Please visit our updated website at: and make a contribution online or make out your checks to our non-profit sponsor organization:

AWAKENING/Art and Culture
Wheat Street Productions, Inc.
P.O. Box 898, Apopka, FL 32704-0898

Please earmark the check as: CHORNOBYL FILM. All donors will be listed on our website and on the film credits.

Thank you in advance for your generous support in helping us reach a global audience and spreading awareness about the daunting lessons of Chornobyl and the intrepid women defiantly living in the shadow of the world’s worst nuclear power accident.

Diakuyu! Thank you!
Irene Zabytko
Producer, Co-Director, Writer
Please send correspondence to:

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Dr Sherman Interviewed on Democracy Now!

Dr. Sherman is interviewed by Amy Goodman on Democracy Now! 

Chernobyl Catastrophe: 25th Anniversary of World’s Worst Nuclear Accident

Considerations on the 25th Anniversary of the Chernobyl Disaster in the context of current events [Fukushima Disaster]

Each is a major public health and environmental disaster, and while Chernobyl occurred 25 yeas ago, it is not over, nor will Fukushima be over any time soon. Unless the laws of biology, chemistry and geography change, what we have learned from Chernobyl will apply to people exposed to the radioactive emissions from Fukushima.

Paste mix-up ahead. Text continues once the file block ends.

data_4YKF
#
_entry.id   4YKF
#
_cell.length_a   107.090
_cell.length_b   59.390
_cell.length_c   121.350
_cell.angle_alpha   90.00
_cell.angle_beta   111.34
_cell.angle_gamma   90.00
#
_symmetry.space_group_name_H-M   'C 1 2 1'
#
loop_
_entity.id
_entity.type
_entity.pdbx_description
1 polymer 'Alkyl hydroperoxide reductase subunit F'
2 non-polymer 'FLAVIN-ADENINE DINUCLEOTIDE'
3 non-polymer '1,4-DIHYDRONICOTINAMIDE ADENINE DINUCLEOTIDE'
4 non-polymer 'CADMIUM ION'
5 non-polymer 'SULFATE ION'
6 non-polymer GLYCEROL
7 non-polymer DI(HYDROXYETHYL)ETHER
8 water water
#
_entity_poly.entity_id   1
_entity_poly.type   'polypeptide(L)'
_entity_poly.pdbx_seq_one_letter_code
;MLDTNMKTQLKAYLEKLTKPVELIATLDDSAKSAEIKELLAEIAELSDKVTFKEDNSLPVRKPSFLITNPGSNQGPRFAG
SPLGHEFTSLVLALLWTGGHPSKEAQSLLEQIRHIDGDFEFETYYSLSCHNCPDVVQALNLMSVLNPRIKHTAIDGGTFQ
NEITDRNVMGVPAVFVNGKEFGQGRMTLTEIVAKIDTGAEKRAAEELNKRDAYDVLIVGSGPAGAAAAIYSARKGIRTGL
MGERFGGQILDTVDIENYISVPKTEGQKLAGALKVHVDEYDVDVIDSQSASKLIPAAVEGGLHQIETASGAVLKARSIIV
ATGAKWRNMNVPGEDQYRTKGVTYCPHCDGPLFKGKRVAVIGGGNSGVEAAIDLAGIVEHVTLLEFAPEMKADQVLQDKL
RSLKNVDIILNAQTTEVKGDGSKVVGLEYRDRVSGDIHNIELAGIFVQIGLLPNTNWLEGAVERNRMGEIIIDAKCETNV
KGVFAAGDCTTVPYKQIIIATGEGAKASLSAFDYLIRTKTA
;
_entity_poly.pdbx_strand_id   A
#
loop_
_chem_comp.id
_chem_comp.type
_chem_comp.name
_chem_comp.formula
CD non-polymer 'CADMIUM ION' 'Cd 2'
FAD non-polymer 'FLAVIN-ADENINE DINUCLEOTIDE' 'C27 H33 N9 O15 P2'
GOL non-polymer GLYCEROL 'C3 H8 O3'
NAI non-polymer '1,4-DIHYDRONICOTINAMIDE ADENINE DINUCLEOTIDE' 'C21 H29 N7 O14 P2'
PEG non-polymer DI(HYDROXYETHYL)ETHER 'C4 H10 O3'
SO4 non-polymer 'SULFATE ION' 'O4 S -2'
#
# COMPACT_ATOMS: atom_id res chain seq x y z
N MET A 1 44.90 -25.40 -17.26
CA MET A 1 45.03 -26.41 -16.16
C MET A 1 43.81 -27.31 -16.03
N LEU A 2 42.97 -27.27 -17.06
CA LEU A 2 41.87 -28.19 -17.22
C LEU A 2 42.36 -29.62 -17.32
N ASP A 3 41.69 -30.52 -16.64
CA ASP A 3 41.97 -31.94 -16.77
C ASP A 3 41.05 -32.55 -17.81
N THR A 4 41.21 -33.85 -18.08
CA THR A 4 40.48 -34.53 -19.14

1. Radiation was distributed around the entire northern hemisphere, with “hot spots” in some areas.
2. There will be a marked increase in thyroid diseases in general and thyroid cancer specifically.
3. There will be an increase in birth defects in humans and in animals.
4. There will be an increase in heart disease, brain damage, and other illnesses, especially among the clean-up workers (called “liquidators” at Chernobyl.)
5. The onerous agreement between the WHO and IAEA, signed into effect in 1959, remains a barrier to information and to protection of public health.
6. There was a delay in declaring an evacuation zone.
7. There has been an attempt to minimize the effects of the radiation, emphasizing whole-body external doses, while ignoring the more important exposure to radioactive isotopes that are absorbed by inhalation and ingestion.  These include I-131, I-129, Cs-137, Sr-90, various isotopes of plutonium and uranium as well as other radioactive emissions.
8. The governmental and industry spokespersons have ignored the BIER report that there is no safe level of exposure to radioactivity.  Every exposure is cumulative and can result in genetic damage, cancer, and other damage to health.

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Nuclear Tragedy: Is it too late?

A WVVH-TV News Special. Karl Grossman is interviewed following the earthquake and meltdown at the Fukushima Daiichi nuclear power plant.